West Bengal Chief Minister Mamata Banerjee on Friday made a plea for the Indian National Development Inclusive Alliance, or INDIA, as the Opposition front’s 26-party coalition is known. She slammed the BJP for sexual abuse against women in Manipur, asking what had happened to the party’s pledge of “Beti Bachao, Beti Padhao” (rescue girls, educate girls). Banerjee also called a sit-in in Delhi on October 2 and stated that the BJP must be deposed since it is “no longer tolerable.”
Referring to the recent panchayat elections, Banerjee said it was a legacy of three decades of Left government, but she remained silent on the Congress, whose senior brass she was seen interacting with warmly at the two-day Opposition meeting in Bengaluru. Though the Congress and the Left have consistently targeted Banerjee and the Trinamool Congress (TMC), there has been a discernible shift since the Bengaluru meeting, and the Bengal Chief Minister’s decision to refrain from attacking the Congress indicates that she is willing to prioritize the fight against the BJP on a national scale.
“I am pleased that we have formed an alliance before the Lok Sabha elections in 2024, INDIA.” I’m not interested in any chair. We want the BJP to be deposed. “The BJP is no longer tolerable,” Mamata told a massive crowd of TMC workers gathered in Kolkata for the party’s biggest event of the year, the Martyrs’ Day Rally on July 21.
In Political Pulse | ‘Most heinous killings in post-independence India,’ says TMC delegation following Manipur visit. In 2024, a new India will be born.” Throw them out. Humko kursi nahi chahiye, hum ko shanti chahiye. We don’t need a chair, but we do need peace ” Banerjee said to the audience. During her speech, the TMC chairwoman began chanting chants such as “Joy India”. “Joy Bangla,” and “India aap aage badho hum sab aap ke saath hain” (India, march forward, we are with you) are some of the phrases used. along with her party workers, and “INDIA jitega, Modi harega (INDIA will win, Modi will lose.)
The TMC head expressed solidarity with the “brothers and sisters of Manipur and the Northeast” in response to the violence in Manipur. Banerjee stated of the footage of two Kuki-Zomi women being displayed naked and sexually harassed, “Kahan gaya Beti Bachao, Beti Padhao?” Where is ‘Beti Bachao Beti Padhao’? Girls are currently on fire). Women’s honor is being taken today. This time, ladies, mothers, and sisters will vote you out. We stand in solidarity with our Manipur and Northeast brothers and sisters. “We sent a delegation to Manipur as well,” Banerjee remarked, adding, “The Centre sends teams to Bengal at the drop of a hat.” But why hasn’t a team been dispatched to Manipur?”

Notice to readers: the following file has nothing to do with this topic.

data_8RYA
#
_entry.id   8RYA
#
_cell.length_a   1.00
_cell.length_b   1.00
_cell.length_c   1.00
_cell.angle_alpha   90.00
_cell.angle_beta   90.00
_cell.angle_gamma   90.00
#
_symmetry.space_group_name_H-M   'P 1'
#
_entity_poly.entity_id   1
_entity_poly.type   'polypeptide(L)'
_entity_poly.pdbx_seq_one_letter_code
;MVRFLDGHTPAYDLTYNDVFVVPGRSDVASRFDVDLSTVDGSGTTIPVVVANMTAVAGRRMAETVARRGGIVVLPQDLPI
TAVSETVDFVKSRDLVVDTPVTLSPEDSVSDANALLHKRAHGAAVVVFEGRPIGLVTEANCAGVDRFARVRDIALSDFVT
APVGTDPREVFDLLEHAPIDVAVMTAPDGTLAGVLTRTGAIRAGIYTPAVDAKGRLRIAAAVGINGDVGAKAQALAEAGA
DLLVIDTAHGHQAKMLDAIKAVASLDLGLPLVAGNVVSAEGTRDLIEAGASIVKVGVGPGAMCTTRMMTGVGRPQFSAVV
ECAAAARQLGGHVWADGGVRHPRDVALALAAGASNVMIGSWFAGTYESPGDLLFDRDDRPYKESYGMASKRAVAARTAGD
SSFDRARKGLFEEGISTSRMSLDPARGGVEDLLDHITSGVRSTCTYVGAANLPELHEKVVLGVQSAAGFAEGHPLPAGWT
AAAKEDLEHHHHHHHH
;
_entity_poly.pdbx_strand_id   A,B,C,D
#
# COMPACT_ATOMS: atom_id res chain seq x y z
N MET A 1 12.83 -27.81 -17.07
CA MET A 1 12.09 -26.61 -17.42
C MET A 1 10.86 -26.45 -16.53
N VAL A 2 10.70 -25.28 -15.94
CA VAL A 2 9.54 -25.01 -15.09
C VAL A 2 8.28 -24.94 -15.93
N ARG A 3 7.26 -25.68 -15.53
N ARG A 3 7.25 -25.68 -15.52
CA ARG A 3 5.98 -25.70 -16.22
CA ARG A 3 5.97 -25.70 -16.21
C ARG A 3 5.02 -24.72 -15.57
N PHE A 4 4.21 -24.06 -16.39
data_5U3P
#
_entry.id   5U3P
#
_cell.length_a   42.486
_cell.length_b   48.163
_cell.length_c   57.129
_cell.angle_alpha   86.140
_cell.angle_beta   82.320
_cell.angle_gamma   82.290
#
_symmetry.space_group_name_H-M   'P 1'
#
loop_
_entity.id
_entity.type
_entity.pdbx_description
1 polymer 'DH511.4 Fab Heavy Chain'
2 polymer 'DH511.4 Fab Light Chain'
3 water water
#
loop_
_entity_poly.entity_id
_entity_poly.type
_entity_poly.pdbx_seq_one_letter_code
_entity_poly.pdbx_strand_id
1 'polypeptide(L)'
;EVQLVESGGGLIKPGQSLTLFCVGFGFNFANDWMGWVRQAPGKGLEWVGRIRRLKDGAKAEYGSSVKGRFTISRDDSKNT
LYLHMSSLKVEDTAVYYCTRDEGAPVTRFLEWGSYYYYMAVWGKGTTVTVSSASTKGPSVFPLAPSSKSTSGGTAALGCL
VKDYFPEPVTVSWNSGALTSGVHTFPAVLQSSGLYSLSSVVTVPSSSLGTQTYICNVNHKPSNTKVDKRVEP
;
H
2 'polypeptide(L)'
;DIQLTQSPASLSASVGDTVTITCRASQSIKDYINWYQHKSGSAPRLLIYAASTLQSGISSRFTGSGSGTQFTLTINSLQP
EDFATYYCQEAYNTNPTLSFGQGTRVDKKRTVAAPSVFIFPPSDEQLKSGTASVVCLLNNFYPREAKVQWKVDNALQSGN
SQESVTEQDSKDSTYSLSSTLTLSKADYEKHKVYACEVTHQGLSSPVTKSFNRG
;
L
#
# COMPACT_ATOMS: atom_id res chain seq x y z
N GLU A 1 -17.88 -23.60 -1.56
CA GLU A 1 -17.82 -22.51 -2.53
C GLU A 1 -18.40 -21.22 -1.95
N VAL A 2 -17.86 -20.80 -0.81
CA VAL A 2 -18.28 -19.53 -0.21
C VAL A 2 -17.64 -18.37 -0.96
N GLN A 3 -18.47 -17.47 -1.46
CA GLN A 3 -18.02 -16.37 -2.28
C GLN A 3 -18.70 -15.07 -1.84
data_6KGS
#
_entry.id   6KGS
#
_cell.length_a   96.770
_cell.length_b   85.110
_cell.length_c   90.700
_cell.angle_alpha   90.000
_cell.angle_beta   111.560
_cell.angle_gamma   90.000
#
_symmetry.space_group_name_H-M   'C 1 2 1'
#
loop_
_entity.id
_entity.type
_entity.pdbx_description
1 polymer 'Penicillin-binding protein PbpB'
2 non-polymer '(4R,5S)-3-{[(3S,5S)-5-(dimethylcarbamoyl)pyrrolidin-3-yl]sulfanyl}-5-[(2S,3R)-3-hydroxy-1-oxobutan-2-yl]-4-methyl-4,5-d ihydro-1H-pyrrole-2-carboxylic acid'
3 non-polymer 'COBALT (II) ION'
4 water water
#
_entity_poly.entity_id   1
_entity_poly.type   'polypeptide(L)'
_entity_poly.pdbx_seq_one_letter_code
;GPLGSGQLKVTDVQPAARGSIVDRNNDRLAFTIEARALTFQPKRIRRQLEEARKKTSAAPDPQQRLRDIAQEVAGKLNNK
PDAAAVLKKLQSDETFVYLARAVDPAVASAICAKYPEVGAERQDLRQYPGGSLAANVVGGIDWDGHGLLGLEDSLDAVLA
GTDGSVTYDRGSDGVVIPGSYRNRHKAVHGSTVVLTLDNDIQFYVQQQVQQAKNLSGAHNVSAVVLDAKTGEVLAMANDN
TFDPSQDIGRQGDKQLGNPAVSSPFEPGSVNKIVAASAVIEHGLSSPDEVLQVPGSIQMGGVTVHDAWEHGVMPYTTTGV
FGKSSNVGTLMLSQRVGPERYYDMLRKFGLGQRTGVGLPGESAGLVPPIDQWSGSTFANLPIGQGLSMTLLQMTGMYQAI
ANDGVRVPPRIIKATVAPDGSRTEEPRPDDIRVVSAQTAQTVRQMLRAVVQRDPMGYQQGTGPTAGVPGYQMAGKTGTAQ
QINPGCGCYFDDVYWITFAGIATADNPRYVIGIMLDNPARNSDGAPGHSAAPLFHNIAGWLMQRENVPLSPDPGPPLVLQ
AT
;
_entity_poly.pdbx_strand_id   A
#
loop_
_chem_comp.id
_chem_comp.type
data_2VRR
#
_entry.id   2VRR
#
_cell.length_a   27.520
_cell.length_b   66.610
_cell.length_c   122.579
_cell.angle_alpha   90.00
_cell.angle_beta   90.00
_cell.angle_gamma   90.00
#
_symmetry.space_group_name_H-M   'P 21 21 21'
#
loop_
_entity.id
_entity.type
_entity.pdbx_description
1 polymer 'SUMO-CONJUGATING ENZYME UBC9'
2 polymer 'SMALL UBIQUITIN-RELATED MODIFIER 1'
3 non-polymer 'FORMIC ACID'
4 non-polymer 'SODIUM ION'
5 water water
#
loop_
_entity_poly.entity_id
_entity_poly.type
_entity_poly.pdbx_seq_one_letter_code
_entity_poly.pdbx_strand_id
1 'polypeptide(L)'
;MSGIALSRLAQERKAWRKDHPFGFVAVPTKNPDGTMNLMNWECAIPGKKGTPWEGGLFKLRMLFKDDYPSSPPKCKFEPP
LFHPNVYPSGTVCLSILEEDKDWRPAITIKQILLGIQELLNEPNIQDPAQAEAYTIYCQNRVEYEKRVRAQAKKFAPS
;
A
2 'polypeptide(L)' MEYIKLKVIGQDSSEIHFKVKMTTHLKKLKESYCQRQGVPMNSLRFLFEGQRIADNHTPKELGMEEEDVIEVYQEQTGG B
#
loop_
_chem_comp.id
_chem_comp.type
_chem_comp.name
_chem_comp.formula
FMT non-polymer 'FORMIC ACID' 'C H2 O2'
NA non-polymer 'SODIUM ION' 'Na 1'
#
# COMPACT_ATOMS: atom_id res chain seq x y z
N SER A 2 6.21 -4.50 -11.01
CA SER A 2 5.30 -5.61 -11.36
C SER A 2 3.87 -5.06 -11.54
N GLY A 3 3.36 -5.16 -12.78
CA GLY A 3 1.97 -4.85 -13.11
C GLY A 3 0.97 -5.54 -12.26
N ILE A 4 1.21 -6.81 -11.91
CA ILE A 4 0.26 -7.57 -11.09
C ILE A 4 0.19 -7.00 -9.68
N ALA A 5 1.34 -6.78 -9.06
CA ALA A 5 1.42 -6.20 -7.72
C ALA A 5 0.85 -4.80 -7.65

Three weeks after the tragedy in Manipur, some dead remain unclaimed in hospital morgues.
Hospitals are running out of space as the death toll approaches 75; post-mortems have been performed, but no relatives have stepped forward to claim bodies.
Insurgent groups covered by the Suspension of Operations (SoO) agreement with the government of India and the state administration have denied any involvement in the violence, including attacks on civilians and shootouts with Manipur police forces. They did, however, imply that “village volunteers” who defend their villages and land against aggression or attacks “have been impacted.”
The violence creates a hazardous precedent, delaying peace talks and settlement negotiations for decades. While the Kuki National Organisations (KNO), an umbrella body for many of the Kuki rebel groups in this area, have stated their desire to continue peace talks with the Centre, the form and tone of these talks may alter. The involvement of these insurgent organizations in any type of violence, as claimed by the Biren-led Manipur administration, puts the groups on the defensive at the bargaining table.
Since the ethnic violence erupted on May 3, the leaders of these groups are reported to have fled Manipur, and camps designated by the Union government for the cadre of these groups have now emptied out due to fears of ambushes by state forces.
In exchange for a halt to the insurgency, the SoO agreement safeguards rebel groups from action by Indian or state security forces. The Biren Singh government unilaterally withdrew from the accord in March, which did not go down well with the Centre. Singh has often accused the organisations of supporting poppy production and offering shelter and protection to Myanmarese refugees fleeing persecution by the military government in their native country.
According to the organisations, the Manipur government’s ongoing war on the Kuki-Zomi people and Kuki-Zomi insurgency groups is aimed at releasing protected tribal land. According to them, only the armed SoO organizations can stop this design. They argue that this is the pivotal point in the state’s recent strife.